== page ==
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Roman period native enclosed settlement 480m north of Sutherland Bridge

A Scheduled Monument in Kirknewton, Northumberland

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Latitude: 55.5226 / 55°31'21"N

Longitude: -2.1776 / 2°10'39"W

OS Eastings: 388882.737685

OS Northings: 625440.91517

OS Grid: NT888254

Mapcode National: GBR F47L.B4

Mapcode Global: WH9ZM.JG85

Entry Name: Roman period native enclosed settlement 480m north of Sutherland Bridge

Scheduled Date: 22 May 1996

Source: Historic England

Source ID: 1014500

English Heritage Legacy ID: 24632

County: Northumberland

Civil Parish: Kirknewton

Traditional County: Northumberland

Lieutenancy Area (Ceremonial County): Northumberland

Church of England Parish: Kirknewton St Gregory

Church of England Diocese: Newcastle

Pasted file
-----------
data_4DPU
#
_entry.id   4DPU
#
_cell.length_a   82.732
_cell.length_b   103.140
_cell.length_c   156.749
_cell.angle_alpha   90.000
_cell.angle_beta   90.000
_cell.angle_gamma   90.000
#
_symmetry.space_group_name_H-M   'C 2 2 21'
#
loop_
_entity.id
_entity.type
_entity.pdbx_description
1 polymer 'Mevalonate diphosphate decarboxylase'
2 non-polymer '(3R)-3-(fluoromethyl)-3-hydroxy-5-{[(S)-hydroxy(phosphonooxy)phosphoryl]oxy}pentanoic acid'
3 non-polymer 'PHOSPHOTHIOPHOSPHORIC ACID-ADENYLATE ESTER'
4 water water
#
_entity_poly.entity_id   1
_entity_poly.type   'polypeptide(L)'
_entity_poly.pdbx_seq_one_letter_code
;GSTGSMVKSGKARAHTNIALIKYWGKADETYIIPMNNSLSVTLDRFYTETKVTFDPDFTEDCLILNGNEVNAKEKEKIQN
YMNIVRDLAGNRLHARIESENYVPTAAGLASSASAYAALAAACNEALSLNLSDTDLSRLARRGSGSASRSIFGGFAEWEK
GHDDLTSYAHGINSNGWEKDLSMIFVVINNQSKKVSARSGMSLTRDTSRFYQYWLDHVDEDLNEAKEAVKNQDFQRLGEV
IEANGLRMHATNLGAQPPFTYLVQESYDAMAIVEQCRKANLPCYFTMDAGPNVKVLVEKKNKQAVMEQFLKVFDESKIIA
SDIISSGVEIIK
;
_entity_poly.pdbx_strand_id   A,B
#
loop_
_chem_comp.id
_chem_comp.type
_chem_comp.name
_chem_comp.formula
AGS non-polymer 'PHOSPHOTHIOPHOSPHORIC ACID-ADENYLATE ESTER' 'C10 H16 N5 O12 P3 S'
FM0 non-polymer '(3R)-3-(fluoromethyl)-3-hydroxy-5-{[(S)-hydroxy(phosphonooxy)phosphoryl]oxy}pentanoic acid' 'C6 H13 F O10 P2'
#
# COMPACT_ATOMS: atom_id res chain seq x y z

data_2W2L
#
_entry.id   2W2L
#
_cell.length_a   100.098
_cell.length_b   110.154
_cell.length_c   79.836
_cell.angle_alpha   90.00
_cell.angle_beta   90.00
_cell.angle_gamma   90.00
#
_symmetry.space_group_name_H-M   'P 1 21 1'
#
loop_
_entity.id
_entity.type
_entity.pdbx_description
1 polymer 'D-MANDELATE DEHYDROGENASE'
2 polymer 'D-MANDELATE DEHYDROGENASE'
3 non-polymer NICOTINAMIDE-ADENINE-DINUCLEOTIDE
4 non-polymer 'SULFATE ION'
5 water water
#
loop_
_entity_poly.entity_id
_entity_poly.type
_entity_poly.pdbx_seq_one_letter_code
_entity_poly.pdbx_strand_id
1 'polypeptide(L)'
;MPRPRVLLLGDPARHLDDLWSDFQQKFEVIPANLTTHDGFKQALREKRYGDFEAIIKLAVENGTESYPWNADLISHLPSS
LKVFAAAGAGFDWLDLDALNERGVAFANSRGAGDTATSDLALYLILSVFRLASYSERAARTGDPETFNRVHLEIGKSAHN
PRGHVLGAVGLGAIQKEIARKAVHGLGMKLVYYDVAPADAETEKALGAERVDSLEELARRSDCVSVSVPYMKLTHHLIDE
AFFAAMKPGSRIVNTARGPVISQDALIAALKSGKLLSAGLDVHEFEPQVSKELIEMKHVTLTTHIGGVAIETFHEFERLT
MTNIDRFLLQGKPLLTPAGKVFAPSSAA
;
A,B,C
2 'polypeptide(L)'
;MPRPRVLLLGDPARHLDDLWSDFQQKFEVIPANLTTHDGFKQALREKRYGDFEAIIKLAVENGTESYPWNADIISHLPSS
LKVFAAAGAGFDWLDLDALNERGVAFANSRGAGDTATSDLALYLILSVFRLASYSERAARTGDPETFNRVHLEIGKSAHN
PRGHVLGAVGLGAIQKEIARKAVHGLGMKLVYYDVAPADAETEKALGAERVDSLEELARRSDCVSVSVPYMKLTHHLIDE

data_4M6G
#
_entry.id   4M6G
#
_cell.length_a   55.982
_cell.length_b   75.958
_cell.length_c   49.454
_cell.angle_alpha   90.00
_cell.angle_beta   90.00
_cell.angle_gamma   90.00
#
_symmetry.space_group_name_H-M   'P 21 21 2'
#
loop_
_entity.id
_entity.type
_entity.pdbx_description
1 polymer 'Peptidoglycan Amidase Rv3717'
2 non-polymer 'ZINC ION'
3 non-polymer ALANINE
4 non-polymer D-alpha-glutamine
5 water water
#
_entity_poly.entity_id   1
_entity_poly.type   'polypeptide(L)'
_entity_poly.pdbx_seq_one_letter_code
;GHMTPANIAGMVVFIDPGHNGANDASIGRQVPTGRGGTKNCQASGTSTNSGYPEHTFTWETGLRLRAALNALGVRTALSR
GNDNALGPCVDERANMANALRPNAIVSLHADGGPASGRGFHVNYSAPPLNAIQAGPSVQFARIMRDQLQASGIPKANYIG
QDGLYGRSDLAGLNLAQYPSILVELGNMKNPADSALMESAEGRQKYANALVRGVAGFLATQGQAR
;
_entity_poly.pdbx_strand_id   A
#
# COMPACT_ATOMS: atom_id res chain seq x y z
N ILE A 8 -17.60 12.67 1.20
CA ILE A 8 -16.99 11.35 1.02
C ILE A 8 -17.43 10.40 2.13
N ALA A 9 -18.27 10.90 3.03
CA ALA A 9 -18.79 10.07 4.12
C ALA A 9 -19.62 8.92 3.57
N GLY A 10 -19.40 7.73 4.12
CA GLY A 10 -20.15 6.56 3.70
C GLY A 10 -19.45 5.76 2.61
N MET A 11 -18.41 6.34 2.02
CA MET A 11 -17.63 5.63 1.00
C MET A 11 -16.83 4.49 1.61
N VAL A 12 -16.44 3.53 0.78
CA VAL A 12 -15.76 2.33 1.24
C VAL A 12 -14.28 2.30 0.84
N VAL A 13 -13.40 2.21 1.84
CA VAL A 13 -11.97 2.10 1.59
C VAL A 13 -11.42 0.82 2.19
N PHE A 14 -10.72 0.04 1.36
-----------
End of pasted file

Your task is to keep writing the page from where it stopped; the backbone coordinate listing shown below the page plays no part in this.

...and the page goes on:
The monument includes an enclosed native settlement and associated hut circles
and the remains of a field bank dating to the Roman period. It is situated
480m north of Sutherland Bridge, at the foot of the south east slope of Black
Haggs Rigg, on a raised river terrace above the College Burn. It is one of a
number of broadly contemporary sites occupying a similar position on the
valley floor of the College Burn. The monument consists of two scooped
enclosures containing the remains of prehistoric buildings and courtyards. The
foundations of a further two prehistoric buildings lie outside the enclosures
to the west, and the remains of contemporary field banks survive to the east.
The settlement is situated on a broad, level platform of raised ground formed
by an old river terrace. It is overlooked by the steep slopes of Black Haggs
Rigg to the west and Hare Law to the east. The settlement consists of two
conjoined enclosures. The main enclosure is sub-circular and encloses an area
30m by 30m. The enclosure banks are constructed of earth and stone and are up
to 5.5m wide and 1m high. There is an entrance, 2.9m wide, in the east side